Voice Over Education Blog

Welcome to the Voice Over Blog

Welcome to the blog designed for anyone investigating, starting, and building their voice over career.

Here you'll find practical articles written to help you skip the "trial and error" often associated with pursuing and building a career, and instead gain a candid look into the voice over industry, where the work is, why some people get it, why some don't, and tips and techniques to help you reach your goals.

Remember that your voice, interests, and potential are unique. For this reason, our articles provide multiple ideas and scenarios so that you can make the right decision for your career.

Feel welcome to share any experiences and comments by posting them below each post. We're always glad to listen to you. After all, listening is what we do best!

What's new in the swinging, swirling world of Income Taxes?

Whatever you think of the Tax Cuts and Jobs Act that became U.S. Federal law in December (you know, the one officially called "To Provide for Reconciliation Pursuant to Titles II and V of the Concurrent Resolution on the Budget for Fiscal Year 2018"), it's likely to affect you for better or worse. While it provides widely publicized tax cuts, many deductions will be disappearing for the solo entrepreneur and others. We're talking about deductions that will disappear from your next return. Your return due April 17, 2018, might be your last chance to take them.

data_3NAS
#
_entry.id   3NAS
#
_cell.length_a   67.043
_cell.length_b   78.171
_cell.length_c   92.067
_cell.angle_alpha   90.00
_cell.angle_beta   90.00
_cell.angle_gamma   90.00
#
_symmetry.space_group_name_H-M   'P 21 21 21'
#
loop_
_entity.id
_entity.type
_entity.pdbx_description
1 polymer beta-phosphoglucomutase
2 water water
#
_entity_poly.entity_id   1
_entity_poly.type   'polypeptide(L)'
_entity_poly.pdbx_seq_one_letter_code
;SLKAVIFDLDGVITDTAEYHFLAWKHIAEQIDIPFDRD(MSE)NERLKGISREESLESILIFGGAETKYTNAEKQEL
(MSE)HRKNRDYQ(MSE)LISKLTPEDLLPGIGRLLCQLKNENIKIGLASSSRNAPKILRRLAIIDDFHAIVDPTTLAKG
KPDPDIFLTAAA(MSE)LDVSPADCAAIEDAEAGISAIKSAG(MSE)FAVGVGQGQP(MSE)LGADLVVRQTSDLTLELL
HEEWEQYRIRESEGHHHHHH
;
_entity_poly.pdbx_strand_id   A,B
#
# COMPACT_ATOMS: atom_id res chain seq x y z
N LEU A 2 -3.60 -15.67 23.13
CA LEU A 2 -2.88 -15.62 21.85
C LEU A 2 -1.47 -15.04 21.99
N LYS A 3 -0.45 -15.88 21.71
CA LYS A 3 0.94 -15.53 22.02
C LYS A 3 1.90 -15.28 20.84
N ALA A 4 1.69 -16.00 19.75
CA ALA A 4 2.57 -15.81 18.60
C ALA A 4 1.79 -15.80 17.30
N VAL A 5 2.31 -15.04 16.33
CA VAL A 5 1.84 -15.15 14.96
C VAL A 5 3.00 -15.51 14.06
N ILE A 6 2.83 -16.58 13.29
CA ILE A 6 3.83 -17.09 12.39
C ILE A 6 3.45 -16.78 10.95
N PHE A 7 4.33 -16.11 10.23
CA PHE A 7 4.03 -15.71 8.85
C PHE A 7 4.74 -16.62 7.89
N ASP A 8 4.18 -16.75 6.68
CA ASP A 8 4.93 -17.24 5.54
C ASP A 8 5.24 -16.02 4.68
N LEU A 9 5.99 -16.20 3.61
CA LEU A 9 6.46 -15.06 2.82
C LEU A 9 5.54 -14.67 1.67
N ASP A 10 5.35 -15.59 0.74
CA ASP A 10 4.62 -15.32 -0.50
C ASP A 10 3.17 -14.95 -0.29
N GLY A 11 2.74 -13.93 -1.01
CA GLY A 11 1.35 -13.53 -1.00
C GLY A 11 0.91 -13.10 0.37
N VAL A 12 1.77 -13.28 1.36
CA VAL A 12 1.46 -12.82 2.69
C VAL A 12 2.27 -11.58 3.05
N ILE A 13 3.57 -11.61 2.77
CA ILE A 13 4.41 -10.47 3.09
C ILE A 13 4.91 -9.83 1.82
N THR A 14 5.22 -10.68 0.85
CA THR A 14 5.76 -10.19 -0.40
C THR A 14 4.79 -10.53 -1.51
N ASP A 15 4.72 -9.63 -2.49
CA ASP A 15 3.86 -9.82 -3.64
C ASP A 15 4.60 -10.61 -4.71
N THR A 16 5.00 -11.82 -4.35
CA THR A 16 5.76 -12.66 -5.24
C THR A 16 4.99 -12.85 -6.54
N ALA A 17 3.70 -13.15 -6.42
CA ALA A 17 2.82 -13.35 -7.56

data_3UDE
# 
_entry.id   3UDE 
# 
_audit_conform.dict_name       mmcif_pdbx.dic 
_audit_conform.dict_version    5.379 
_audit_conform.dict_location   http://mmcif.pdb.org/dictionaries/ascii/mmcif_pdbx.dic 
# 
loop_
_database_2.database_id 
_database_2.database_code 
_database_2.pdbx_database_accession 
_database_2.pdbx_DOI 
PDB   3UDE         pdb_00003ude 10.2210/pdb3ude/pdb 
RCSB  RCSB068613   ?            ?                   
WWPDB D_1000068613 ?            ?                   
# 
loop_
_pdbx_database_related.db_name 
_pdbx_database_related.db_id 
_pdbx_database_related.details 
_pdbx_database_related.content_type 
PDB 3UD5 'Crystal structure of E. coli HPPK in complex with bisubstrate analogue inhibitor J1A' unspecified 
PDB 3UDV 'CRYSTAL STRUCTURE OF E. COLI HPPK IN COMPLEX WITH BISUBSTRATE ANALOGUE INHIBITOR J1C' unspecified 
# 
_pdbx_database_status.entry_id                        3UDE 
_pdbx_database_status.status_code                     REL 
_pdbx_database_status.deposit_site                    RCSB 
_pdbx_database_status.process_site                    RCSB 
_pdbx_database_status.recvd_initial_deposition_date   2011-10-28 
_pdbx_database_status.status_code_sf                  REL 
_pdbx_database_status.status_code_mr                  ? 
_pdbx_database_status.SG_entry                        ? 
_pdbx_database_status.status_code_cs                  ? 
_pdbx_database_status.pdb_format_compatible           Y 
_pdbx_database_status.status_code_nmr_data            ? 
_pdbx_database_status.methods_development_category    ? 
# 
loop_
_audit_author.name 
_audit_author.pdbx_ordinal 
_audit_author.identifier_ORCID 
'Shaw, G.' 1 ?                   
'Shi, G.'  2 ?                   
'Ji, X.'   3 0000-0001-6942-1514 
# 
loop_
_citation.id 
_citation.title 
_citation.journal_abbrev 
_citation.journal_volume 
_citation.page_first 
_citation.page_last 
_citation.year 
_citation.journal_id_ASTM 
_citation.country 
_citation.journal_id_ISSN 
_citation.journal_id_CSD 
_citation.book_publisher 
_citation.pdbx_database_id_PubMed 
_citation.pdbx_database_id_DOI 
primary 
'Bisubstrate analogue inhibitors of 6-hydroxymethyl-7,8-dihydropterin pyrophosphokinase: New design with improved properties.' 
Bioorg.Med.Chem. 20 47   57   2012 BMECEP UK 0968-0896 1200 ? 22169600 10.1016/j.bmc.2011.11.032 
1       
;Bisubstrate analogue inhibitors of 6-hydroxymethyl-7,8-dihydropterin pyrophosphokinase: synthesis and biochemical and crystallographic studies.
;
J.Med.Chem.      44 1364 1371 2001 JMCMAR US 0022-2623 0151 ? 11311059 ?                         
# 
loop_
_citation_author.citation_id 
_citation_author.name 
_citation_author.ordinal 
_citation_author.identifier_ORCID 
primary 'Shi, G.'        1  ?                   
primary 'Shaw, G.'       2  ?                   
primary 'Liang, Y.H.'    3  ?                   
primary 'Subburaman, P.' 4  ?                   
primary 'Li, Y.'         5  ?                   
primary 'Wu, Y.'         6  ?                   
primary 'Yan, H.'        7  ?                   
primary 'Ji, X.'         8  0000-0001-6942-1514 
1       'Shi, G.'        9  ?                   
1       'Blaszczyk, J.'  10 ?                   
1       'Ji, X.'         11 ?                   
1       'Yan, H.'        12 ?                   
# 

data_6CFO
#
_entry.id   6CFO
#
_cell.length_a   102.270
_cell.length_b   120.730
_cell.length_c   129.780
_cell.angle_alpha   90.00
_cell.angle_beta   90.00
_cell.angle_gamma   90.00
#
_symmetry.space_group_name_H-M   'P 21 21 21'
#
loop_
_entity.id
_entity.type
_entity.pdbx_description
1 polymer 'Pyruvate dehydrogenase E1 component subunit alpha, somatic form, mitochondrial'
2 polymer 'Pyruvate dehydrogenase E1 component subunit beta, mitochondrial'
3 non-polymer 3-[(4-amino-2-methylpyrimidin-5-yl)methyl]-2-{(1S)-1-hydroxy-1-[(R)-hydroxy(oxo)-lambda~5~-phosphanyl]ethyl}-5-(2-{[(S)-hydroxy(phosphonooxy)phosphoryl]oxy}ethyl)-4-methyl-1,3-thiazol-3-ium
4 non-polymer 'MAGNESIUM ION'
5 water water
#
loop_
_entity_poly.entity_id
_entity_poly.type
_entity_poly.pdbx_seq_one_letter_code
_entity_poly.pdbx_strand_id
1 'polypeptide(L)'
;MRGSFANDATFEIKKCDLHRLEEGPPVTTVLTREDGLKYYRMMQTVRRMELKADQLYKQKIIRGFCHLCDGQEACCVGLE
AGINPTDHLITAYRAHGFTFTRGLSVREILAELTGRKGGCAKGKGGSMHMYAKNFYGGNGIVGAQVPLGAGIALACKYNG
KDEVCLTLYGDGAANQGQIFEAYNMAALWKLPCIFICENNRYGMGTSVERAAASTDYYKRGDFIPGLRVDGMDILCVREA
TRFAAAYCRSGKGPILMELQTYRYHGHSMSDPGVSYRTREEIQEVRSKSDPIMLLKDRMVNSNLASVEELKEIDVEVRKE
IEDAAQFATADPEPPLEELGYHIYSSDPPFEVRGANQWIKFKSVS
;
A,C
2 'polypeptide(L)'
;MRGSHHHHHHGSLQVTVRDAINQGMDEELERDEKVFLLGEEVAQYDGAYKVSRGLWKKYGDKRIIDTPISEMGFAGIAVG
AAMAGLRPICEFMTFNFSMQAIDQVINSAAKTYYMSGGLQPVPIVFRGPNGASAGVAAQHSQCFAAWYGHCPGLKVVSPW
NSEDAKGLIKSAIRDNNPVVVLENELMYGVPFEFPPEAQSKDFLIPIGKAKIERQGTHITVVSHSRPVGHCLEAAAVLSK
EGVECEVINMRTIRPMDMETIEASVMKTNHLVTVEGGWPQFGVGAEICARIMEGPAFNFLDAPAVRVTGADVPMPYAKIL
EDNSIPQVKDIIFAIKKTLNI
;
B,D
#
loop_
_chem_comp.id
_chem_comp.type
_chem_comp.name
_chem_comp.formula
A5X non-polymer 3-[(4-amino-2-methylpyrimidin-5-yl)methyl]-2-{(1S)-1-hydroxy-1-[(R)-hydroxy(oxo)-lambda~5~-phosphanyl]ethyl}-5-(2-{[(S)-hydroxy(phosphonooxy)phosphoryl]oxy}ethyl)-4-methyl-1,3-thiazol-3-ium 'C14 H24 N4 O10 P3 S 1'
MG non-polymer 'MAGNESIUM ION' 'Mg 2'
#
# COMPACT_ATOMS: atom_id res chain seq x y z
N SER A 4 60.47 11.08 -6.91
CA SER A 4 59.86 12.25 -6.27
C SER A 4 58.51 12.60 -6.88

Their relevance to you depends on your particular situation, such as whether you're paying off a mortgage, but we'll bet there's something on this list that you should learn more about, or discuss with your tax preparer and/or financial advisor.